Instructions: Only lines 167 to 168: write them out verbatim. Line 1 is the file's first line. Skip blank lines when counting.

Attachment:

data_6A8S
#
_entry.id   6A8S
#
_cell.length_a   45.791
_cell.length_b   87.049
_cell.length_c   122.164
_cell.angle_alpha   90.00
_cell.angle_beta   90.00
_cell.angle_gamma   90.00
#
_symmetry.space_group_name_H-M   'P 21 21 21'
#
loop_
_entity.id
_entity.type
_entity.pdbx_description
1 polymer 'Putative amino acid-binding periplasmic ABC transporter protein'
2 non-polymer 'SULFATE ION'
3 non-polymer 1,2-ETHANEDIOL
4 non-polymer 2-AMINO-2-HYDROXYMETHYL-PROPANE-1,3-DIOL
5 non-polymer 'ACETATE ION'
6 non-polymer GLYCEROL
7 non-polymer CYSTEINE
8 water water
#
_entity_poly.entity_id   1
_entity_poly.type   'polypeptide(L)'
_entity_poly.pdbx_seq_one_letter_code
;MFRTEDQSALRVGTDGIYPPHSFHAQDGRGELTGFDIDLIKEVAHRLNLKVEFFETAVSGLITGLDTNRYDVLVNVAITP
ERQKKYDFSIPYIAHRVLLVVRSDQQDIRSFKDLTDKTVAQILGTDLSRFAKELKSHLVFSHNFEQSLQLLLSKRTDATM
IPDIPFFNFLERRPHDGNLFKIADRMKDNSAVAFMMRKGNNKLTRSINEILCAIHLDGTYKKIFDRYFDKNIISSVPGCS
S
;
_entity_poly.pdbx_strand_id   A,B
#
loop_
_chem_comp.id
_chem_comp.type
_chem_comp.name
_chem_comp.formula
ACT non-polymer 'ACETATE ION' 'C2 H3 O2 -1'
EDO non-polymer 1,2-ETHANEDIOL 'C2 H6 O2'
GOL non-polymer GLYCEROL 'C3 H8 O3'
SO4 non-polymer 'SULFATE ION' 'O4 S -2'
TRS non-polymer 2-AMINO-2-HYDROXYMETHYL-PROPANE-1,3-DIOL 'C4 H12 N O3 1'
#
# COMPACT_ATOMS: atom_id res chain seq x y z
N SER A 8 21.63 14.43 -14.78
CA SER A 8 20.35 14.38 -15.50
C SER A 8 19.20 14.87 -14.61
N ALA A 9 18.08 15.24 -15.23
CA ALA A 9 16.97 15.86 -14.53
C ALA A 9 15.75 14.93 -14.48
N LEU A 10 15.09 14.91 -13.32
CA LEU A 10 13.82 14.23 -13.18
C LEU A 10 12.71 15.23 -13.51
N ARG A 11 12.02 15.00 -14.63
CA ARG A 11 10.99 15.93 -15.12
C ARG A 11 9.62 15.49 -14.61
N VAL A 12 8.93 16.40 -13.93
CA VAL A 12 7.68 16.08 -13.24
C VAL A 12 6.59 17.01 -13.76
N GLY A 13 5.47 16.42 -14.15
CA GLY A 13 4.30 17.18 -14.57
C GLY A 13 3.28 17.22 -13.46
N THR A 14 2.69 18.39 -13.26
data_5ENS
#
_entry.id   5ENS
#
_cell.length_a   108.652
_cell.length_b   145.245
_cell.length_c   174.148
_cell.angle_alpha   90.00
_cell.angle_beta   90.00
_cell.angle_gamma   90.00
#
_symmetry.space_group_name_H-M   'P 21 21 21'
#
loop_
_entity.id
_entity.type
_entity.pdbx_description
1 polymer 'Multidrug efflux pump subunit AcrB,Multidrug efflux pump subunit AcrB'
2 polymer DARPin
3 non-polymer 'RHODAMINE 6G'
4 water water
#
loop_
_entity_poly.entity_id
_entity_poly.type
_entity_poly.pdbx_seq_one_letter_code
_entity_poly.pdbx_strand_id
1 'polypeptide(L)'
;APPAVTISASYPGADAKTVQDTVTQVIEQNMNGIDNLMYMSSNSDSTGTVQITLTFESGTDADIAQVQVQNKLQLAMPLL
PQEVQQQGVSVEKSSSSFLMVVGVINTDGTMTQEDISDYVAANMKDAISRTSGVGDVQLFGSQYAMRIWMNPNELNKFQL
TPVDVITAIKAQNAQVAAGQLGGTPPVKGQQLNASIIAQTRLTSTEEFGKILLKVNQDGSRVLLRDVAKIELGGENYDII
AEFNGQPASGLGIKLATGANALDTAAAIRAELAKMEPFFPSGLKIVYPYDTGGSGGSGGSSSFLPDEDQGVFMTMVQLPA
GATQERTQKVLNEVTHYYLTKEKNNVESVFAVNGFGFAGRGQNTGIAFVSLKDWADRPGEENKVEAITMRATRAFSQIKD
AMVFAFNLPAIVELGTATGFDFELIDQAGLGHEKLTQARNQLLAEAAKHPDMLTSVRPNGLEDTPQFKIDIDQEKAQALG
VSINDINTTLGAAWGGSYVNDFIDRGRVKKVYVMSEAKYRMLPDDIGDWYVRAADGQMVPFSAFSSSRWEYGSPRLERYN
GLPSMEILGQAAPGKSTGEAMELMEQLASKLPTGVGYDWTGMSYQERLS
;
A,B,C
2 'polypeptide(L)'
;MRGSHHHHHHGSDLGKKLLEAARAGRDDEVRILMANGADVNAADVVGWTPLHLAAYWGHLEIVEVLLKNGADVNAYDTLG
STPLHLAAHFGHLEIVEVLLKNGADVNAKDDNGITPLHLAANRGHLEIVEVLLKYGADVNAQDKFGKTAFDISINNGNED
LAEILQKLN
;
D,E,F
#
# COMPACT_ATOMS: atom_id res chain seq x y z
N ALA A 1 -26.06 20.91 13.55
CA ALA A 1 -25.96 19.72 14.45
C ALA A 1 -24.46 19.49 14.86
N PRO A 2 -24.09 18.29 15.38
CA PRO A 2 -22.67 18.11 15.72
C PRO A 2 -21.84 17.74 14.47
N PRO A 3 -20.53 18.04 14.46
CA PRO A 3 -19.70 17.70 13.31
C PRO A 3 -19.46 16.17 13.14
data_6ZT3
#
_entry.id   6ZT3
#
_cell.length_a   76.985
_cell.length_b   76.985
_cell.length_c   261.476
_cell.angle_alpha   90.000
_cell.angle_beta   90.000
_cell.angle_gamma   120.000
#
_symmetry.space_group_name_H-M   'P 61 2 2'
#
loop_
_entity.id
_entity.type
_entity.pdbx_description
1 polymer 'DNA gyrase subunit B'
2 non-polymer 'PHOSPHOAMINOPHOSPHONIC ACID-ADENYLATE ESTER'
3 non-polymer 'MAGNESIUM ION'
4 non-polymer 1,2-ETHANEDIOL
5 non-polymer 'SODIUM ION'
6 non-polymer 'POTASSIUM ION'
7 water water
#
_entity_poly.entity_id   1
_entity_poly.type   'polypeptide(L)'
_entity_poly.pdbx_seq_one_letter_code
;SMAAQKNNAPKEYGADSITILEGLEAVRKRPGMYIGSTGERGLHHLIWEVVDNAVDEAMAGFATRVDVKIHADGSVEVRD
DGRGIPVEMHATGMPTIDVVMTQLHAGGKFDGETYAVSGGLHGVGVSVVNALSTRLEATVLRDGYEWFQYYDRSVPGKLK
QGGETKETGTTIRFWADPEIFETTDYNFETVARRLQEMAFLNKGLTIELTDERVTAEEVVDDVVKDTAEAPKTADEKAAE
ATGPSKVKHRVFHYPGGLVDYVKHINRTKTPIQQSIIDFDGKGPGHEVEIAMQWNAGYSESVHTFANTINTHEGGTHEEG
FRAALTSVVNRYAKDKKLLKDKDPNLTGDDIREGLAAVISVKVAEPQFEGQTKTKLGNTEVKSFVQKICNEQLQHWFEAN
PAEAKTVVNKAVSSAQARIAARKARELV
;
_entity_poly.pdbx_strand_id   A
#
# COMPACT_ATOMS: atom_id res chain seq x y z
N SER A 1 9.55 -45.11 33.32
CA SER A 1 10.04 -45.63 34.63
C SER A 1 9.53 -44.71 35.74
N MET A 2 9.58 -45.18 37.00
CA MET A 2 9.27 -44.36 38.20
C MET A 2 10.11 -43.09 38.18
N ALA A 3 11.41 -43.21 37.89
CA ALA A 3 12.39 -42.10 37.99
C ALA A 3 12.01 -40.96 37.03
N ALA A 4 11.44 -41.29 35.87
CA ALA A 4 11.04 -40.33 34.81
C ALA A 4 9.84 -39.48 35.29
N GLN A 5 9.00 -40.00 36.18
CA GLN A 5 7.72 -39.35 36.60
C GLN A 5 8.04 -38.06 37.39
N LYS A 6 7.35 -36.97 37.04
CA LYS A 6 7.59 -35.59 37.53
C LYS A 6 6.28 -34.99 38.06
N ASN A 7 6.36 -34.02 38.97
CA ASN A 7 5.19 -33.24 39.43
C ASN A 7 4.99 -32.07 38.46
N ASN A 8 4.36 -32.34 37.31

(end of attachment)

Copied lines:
N ALA A 3 11.41 -43.21 37.89
CA ALA A 3 12.39 -42.10 37.99